Five years ago my husband and I decided to throw a housewarming party. It was nearly a year after we’d moved into the house, but we had been updating it so we wanted to wait until all the rooms at least had floors. Also we are lazy. Still, I wanted to get the housewarming in before a whole year had gone by, so I looked at the calendar to see what holidays were coming up. The nearest “occasion” was Groundhog’s day, and thus a tradition was born.
Every year in early February we invite our friends, most of whom live an hour away, to our house to feast upon BBQ food and to play games. In my e-mail invites I call it the annual Groundhog’s day feast & festivities. For the first three years, we played social video games like Rock Band and Wii Sports. Last year we added board games because I had discovered, with the help of my husband and a college-level games class, that the world of board games extended into decidedly more interesting territory than anything made by Parker Brothers. So in addition to the usual fare, we had several rounds of Settlers of Catan, Dominion, Munchkin and the like. While Rock Band has its charms, pound for pound I like the board games better, and I wish we had more opportunity to play them.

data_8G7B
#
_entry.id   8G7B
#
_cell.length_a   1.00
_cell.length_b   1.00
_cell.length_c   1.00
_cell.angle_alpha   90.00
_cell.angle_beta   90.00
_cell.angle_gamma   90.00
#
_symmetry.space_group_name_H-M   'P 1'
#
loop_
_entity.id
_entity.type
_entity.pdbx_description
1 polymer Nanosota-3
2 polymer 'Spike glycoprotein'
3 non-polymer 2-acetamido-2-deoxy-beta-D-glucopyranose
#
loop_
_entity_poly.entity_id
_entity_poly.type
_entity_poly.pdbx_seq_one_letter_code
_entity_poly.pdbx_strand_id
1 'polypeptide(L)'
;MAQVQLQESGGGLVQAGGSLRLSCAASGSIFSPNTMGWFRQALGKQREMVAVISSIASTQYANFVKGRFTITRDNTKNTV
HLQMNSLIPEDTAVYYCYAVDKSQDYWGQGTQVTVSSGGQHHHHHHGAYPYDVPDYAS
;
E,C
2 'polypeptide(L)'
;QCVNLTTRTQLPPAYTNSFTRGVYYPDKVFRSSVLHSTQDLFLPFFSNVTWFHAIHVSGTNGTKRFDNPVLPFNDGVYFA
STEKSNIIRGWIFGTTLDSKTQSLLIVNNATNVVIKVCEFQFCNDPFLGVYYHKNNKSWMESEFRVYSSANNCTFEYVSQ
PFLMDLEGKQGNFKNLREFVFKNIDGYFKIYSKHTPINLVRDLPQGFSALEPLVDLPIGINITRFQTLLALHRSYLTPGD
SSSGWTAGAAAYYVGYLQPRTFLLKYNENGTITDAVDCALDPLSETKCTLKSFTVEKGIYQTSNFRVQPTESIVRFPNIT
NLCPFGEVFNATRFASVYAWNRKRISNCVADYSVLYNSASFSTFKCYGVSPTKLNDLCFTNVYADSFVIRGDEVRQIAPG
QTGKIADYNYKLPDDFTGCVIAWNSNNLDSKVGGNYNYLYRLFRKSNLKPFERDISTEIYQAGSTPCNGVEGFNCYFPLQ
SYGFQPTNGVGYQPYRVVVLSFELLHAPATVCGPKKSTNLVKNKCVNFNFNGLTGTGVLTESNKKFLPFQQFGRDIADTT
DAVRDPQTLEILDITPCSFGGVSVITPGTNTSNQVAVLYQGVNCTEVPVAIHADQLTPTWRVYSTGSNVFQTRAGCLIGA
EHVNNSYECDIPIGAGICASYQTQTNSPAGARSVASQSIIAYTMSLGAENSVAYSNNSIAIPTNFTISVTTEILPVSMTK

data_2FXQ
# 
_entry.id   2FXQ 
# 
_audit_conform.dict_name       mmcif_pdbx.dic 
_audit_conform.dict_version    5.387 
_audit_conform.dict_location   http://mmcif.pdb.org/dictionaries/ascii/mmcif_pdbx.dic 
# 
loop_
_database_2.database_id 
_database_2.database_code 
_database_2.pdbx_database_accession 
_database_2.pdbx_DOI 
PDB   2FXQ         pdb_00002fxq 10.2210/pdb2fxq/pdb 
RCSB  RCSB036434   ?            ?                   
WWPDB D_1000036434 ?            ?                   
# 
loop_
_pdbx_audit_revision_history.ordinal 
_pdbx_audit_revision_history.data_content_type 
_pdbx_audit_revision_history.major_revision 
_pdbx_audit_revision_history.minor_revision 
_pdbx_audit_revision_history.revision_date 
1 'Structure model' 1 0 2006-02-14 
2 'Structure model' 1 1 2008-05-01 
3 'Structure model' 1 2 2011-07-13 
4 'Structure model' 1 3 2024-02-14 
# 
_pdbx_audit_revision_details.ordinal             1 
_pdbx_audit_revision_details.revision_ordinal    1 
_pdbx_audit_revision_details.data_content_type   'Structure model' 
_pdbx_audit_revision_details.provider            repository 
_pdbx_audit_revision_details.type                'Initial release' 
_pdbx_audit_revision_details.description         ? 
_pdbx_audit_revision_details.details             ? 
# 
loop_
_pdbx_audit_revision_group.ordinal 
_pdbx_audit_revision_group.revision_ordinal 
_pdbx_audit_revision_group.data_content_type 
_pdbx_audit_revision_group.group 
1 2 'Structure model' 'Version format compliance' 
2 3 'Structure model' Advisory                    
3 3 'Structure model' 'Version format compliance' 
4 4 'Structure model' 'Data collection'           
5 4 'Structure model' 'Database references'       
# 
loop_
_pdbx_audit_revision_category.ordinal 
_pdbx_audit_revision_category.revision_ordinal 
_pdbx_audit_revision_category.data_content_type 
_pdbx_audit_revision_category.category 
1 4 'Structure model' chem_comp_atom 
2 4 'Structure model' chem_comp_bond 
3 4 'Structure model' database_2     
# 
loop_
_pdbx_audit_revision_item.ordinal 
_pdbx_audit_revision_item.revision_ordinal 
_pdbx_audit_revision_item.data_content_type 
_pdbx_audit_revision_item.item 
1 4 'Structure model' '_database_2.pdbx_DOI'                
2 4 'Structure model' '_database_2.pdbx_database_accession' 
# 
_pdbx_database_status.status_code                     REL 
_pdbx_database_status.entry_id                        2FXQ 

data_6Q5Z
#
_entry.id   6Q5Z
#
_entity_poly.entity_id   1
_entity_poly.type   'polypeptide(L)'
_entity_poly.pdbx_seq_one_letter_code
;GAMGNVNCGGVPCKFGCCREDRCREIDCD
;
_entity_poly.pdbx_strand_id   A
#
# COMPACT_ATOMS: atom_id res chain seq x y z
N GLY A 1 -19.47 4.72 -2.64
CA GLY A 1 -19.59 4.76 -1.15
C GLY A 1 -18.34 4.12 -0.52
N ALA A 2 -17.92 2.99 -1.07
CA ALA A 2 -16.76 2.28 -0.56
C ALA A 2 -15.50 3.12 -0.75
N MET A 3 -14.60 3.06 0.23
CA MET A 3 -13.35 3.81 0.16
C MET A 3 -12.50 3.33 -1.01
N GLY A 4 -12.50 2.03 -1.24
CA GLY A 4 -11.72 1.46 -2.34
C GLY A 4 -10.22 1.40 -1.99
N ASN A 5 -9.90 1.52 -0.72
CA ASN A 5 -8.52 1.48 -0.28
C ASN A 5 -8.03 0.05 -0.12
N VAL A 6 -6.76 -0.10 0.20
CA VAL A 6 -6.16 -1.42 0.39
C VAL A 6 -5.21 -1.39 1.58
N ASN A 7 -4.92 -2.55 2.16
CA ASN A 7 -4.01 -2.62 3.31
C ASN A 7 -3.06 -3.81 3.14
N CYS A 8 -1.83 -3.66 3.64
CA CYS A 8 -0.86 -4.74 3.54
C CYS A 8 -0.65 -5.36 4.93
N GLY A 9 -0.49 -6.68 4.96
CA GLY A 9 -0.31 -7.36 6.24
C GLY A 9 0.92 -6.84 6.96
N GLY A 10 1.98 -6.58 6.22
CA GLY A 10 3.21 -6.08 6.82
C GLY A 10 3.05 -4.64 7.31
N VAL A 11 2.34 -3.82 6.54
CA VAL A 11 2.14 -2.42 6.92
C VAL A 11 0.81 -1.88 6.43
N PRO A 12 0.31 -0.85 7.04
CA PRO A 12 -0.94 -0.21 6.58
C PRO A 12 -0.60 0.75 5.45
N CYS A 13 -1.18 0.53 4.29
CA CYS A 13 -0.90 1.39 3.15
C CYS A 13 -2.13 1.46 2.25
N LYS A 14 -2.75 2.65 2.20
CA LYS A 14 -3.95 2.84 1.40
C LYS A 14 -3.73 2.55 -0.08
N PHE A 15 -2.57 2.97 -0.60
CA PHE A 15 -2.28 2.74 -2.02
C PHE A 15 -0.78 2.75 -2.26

I say that because this year our games party didn’t include many games. What it did include was kids. Kids, kids, and more kids! When we first held this party five years ago, there were no kids. Zip, zero, nada. This year there were seven kids in attendance, including our little bundle of joy, the youngest of the young. There were eight adults to go with those seven kids, but the kids were running the show. I had doubted my ability to focus on any games this year, knowing I’d have to be watching my daughter, but I hadn’t considered the same would be true for most everyone else. It was interesting to watch all the adults trying to interact. Eyes were scanning the room following wandering children. Conversations were interrupted, stories were left hanging – to be continued after meltdowns had been contained. And the noise. Lordy mama, the noise. I’m surprised the neighbors didn’t call the cops, and we weren’t even playing any music. Any year previous to this one, including ones where I was a child myself, all the commotion would have annoyed the snot out of me. But this year it just seemed like life. My new life, my new club.
Really the only game that was played was a Kinect version of Fruit Ninja, and that was played by the bigger kids. As the kids grow older we’ll be able to include them in more of the games so the party’s theme will remain in tact. Even if the house does not.